OK, maybe I should have done an advance tip sheet before the event, but I learned my lesson a long time ago to quit trying to do everything and catch all the acts I want to see. This post mortem of highlights will have to do.
*The business of music may be in the toilet, but South By Southwest is bigger than ever. The Outsiders have taken over, mainly because there's precious few Insiders left.
*The Tampa Bay hippie party aka Florida Bandango, behind the Yard Dog folk art gallery was rocking, and I don't mean the free Tampa cigars or the alligator chili. I mean neo-primitivist Malcolm Holcombe, ukelele sensation Sylvie Simmons, with the sweetest voice this side of the cane fields, and Ronny Elliot, self-described "aging hippie and do-gooder" who is the story song Bard of T-Bay (and writer of "Valentino's Dream" based on an article I'd written on the producer Huey P. Meaux) who dueted with Rebekah Pulley. Ronny didn't get to sing many of his brilliant compositions but he and Pulley did a haunting cover of Hank Williams' "I'm So Lonesome I Could Cry" in all minor keys that made it all the more haunting.
*Redwalls at the Bloodshot party were a fresh-faced four piece whose shag locks and stage presence suggested like refugees from the Sweet or some such 70s vintage Brit power pop band and whose sonic punch more closely resembled the Beatles (which is a compliment since I usually dislike three part harmonies in that context) or the Hollies. They're pretty great at the club level. Whether it translates into something bigger remains to be see.
*Robert Hardy, author of the new Townes Van Zandt book.
*Willie Nelson/Paula Nelson. Father-daughter duet assisted by Mickey Raphael on harmonica at ME Television was a moment of forever. The two Willie concerts at the Backyard were moments of clarity. Paula has really matured her own over the past three years and is becoming a star in her own right. Kevin Connor rocks for staging this unhyped event.
*Chuck Prophet. I was curious about Chuck and his wife Stephanie Finch and band for several reasons, not the least of which is his songwriting collaborations with Alejandro Escovedo on Al's new record, Real Animal. Prophet's engaging, sorta charismatic and definitely a goofball judging from his white shoes, rolled up jean cuffs, and seventies vintage disco belt. His songs reflect that.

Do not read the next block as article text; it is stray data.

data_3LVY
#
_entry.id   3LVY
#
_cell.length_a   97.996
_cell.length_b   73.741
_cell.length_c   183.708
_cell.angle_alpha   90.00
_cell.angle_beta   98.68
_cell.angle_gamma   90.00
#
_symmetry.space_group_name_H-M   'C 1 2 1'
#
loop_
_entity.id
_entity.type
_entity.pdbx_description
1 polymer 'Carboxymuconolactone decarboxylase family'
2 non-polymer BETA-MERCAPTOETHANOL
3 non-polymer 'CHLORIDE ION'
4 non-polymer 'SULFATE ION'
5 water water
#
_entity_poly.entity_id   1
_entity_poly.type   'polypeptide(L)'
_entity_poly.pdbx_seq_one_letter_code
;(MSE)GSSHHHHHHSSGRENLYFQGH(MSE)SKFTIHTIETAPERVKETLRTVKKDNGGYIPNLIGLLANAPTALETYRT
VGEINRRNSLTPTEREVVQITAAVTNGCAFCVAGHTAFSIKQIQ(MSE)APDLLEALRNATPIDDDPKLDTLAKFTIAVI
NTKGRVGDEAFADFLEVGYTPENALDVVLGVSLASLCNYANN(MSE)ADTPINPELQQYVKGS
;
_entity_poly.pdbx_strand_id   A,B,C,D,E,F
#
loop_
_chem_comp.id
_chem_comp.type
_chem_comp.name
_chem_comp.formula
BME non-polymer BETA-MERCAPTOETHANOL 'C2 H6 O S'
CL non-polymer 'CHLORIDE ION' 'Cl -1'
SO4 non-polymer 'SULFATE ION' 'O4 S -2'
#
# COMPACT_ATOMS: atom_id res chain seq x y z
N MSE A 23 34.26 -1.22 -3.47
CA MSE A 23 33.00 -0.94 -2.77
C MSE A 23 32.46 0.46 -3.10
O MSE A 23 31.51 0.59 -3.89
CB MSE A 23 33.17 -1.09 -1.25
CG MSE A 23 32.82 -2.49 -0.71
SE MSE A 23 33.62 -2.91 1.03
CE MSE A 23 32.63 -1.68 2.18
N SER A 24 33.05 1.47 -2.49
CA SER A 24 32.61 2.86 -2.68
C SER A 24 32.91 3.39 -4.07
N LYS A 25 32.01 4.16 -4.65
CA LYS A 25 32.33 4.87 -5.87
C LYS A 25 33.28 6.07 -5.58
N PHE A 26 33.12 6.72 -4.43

High point: at the end, posing the rhetorical "Who put the bomp.....?" and answering it with the rejoinder, "You did!" And you know, he's right.
*XM Radio's coverage allowed me to hear Salvatore Santana (chip off the old block with an added dollop of Hip Hop), Martha Wainwright (beyond charismatic) and the Ting Tings (engaging boy-girl Irish duo who mix acoustic charm with electronica modernism) on my way to a show.
*Second-hand buzz I trust on acts I missed: Billy Gibbons joining Roky Erickson on stage at the Ice Cream Social; San Antonio's Krayolas, the Tex-Mex Beatles fronted by Hector Saldana and joined by Augie Meyer, King the Vox organ; Freddy Powers' picking session; Motorhead; REM; the Fwends, the Sparrow Quarter w/Bela Fleck and Abigail Washburn at St. David's Church ("I cried twice," my spy reported), Was (Not Was), the Resentments at the Saxon, Al Escovedo closing it all out at the Continental.
*Roland Swenson, my friend who is the director of SXSW, made the front page of Friday's Wall Street Journal along with his dot-drawn likeness. The article tried to make the point that now there are no major labels left to paint as the Man, Roland and the directors have become the new heavies, mainly for directing the Fire Marshall to unauthorized, outlaw, and bootleg parties that were allowing crowds in excess of legal capacity. The directors have complained that outside events are negatively impacted official events and putting SXSW at risk. Whatever. I just think it's cool that Roland has achieved dot-drawn status, making him the envy of CEOs and captains of industry.
*The thrilling, come-from-behind 17-16 victory by Clubs/Talent Buyers over the Mixed Media Mongrels for the SXSW Softball Tournament championship Sunday afternoon. Kevin Connor and I called the game for the fans at Monroe "Lefty" Krieg Field. There was some disappointment the Musicians fell short in the semi-finals because the team was loaded with Cowsills. Instead, there were precious few celebrities remaining to witness the championship. I had no idea Kim Fowley was a baseball fan.